The slow growth of cells in the inner core of solid tumors presents a form of multidrug resistance to most of the standard chemotherapeutic agents, which target the outer more rapidly dividing cells. However, the anaerobic environment of the more centrally located tumor cells also provides an opportunity to exploit their dependence on glycolysis for therapeutic gain. We have developed two in vitro models to investigate this possibility. Model A represents osteosarcoma wild-type (wt) cells treated with agents which inhibit mitochondrial oxidative phosphorylation (Oxphos) by interacting with complexes I, III, and V of the electron transport chain in different ways, i.e., rhodamine 123 (Rho 123), rotenone, antimycin A, and oligomycin. All of these agents were found to hypersensitize wt cells to the glycolytic inhibitor 2-deoxyglucose. Cells treated with Rho 123 also become hypersensitive to oxamate, an analogue of pyruvate, which blocks the step of glycolysis that converts pyruvate to lactic acid. Model B is ρ0 cells which have lost their mitochondrial DNA and therefore cannot undergo Oxphos. These cells are 10 and 4.9 times more sensitive to 2-deoxyglucose and oxamate, respectively, than wt cells. Lactic acid levels, which are a measure of anaerobic metabolism, were found to be >3 times higher in ρ0 than in wt cells. Moreover, when wt cells were treated with Rho 123, lactic acid amounts increased as a function of increasing Rho 123 doses. Under similar Rho 123 treatment, ρ0 cells did not increase their lactic acid levels. These data confirm that cell models A and B are similarly sensitive to glycolytic inhibitors due to their dependence on anaerobic metabolism. Overall, our in vitro results suggest that glycolytic inhibitors could be used to specifically target the slow-growing cells of a tumor and thereby increase the efficacy of current chemotherapeutic and irradiation protocols designed to kill rapidly dividing cells. Moreover, glycolytic inhibitors could be particularly useful in combination with anti-angiogenic agents, which, a priori, should make tumors more anaerobic.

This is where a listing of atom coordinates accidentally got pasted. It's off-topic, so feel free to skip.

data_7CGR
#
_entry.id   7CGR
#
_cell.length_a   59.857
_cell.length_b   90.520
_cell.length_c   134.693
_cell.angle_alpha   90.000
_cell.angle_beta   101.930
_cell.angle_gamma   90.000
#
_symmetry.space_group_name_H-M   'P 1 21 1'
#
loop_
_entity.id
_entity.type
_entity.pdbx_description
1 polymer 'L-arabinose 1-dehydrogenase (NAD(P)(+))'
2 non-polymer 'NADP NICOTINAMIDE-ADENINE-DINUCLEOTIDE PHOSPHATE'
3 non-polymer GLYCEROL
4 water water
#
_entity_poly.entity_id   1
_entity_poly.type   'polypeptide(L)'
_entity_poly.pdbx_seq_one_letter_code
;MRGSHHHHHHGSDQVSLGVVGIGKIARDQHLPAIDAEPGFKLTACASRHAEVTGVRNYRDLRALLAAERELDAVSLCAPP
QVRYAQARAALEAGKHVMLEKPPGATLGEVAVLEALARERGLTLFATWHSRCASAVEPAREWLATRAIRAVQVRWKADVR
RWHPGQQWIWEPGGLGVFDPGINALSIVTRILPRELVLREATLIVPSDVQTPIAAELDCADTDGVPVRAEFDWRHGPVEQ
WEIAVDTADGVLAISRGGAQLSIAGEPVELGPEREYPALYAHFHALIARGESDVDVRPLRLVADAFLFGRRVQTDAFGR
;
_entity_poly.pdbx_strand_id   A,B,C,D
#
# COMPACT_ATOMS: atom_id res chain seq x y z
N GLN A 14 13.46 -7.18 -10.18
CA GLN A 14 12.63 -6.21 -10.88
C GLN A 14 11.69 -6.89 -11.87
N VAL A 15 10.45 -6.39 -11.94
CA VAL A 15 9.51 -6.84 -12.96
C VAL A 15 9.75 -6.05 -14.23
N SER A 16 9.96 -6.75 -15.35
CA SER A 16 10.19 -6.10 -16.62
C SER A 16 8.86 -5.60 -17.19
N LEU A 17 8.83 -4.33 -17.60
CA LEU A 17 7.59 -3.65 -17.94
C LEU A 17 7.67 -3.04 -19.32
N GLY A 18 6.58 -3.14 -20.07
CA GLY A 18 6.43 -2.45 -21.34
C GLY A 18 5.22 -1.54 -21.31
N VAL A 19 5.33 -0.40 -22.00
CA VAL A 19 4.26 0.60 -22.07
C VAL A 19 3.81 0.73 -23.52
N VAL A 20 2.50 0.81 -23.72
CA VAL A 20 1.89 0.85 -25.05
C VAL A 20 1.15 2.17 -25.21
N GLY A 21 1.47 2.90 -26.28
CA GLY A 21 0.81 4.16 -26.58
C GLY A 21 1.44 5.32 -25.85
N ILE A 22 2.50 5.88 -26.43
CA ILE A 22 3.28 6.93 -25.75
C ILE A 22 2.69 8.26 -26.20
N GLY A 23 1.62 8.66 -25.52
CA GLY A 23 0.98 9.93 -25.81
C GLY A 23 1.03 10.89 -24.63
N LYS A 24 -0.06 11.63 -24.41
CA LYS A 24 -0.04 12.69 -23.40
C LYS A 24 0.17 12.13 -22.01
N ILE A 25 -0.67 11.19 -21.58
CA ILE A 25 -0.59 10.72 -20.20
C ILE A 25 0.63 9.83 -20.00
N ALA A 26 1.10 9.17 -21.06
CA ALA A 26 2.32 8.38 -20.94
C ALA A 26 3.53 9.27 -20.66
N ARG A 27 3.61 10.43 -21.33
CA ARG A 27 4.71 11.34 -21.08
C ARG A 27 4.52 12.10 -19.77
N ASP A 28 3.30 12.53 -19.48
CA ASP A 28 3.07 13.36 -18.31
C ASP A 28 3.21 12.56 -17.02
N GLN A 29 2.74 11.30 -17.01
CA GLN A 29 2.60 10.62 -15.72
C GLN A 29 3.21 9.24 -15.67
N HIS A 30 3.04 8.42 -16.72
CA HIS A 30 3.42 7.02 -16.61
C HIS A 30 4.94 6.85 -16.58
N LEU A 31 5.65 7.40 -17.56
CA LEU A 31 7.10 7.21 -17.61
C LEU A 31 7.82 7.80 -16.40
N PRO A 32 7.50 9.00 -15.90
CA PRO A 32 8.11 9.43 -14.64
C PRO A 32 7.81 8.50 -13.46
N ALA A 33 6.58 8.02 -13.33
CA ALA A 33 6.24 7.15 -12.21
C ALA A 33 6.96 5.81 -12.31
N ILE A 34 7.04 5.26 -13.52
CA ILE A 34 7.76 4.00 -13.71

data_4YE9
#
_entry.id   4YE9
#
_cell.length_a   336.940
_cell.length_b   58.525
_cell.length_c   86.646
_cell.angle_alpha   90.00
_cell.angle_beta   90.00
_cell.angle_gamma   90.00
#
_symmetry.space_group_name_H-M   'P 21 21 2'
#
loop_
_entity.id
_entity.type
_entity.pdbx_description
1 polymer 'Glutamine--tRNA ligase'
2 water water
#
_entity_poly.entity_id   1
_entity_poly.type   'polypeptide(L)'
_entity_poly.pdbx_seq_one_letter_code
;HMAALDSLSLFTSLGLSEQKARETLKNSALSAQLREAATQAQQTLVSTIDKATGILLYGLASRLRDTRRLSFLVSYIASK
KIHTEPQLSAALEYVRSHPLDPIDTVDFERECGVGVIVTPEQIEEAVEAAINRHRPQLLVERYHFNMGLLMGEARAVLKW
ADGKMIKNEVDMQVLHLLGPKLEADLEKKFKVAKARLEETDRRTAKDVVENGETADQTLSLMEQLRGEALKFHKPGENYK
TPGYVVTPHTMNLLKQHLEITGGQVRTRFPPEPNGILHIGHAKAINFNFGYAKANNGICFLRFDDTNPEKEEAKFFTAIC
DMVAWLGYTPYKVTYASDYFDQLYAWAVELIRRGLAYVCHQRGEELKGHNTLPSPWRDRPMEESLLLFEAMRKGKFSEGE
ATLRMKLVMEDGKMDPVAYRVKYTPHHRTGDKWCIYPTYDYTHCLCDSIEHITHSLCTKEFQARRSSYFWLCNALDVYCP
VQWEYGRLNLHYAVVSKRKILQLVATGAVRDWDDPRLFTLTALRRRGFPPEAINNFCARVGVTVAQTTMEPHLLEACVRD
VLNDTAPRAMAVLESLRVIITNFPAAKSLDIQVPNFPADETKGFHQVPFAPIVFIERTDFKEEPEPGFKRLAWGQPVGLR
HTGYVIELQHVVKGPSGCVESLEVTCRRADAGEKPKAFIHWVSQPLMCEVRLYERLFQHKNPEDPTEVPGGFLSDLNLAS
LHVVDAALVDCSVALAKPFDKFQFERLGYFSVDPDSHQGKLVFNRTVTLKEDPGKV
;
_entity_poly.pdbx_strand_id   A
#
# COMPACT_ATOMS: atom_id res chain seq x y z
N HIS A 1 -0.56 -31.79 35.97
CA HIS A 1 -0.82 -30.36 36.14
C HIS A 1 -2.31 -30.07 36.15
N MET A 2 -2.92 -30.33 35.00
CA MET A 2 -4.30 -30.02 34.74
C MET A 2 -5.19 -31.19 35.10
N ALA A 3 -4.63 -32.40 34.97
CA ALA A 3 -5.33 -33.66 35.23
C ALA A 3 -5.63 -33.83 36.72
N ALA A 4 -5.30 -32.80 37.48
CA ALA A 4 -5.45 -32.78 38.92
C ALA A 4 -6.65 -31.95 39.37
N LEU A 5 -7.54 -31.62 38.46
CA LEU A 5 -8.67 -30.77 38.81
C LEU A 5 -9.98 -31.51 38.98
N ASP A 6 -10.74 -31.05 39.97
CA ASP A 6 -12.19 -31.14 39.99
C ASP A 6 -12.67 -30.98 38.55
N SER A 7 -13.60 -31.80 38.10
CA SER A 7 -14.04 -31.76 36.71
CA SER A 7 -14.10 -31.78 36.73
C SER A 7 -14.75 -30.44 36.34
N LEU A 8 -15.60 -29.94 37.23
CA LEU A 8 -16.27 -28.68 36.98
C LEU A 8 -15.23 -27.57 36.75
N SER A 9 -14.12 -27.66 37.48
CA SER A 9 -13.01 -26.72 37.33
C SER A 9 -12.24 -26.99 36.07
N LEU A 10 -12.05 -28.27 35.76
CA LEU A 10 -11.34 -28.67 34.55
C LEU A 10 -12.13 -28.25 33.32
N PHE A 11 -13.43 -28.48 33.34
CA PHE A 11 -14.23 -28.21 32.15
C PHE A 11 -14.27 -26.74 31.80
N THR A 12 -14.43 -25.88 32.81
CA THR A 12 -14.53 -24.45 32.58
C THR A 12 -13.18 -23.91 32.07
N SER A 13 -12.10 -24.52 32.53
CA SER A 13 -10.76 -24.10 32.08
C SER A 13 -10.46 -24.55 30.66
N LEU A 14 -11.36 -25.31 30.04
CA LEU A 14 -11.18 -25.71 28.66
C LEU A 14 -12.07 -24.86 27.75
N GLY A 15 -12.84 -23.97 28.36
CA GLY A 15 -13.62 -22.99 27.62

ASJC Scopus subject areas